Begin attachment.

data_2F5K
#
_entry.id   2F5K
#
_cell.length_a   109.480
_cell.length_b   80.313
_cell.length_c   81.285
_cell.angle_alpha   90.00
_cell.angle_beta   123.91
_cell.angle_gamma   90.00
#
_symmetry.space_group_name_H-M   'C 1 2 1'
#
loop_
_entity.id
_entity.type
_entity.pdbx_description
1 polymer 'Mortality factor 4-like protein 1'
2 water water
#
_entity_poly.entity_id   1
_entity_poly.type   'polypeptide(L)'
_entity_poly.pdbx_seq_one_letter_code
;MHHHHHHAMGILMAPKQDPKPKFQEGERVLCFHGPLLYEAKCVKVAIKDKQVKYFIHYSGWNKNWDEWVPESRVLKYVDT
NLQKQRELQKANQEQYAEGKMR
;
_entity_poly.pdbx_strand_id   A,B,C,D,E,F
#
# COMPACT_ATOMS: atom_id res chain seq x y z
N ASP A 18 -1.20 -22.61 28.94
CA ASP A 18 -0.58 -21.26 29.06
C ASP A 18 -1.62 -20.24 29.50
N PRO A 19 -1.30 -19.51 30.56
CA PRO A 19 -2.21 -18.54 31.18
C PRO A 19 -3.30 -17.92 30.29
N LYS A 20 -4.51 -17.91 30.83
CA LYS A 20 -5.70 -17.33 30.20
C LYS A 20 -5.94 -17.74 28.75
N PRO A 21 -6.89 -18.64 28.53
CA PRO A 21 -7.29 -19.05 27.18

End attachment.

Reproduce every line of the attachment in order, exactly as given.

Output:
data_2F5K
#
_entry.id   2F5K
#
_cell.length_a   109.480
_cell.length_b   80.313
_cell.length_c   81.285
_cell.angle_alpha   90.00
_cell.angle_beta   123.91
_cell.angle_gamma   90.00
#
_symmetry.space_group_name_H-M   'C 1 2 1'
#
loop_
_entity.id
_entity.type
_entity.pdbx_description
1 polymer 'Mortality factor 4-like protein 1'
2 water water
#
_entity_poly.entity_id   1
_entity_poly.type   'polypeptide(L)'
_entity_poly.pdbx_seq_one_letter_code
;MHHHHHHAMGILMAPKQDPKPKFQEGERVLCFHGPLLYEAKCVKVAIKDKQVKYFIHYSGWNKNWDEWVPESRVLKYVDT
NLQKQRELQKANQEQYAEGKMR
;
_entity_poly.pdbx_strand_id   A,B,C,D,E,F
#
# COMPACT_ATOMS: atom_id res chain seq x y z
N ASP A 18 -1.20 -22.61 28.94
CA ASP A 18 -0.58 -21.26 29.06
C ASP A 18 -1.62 -20.24 29.50
N PRO A 19 -1.30 -19.51 30.56
CA PRO A 19 -2.21 -18.54 31.18
C PRO A 19 -3.30 -17.92 30.29
N LYS A 20 -4.51 -17.91 30.83
CA LYS A 20 -5.70 -17.33 30.20
C LYS A 20 -5.94 -17.74 28.75
N PRO A 21 -6.89 -18.64 28.53
CA PRO A 21 -7.29 -19.05 27.18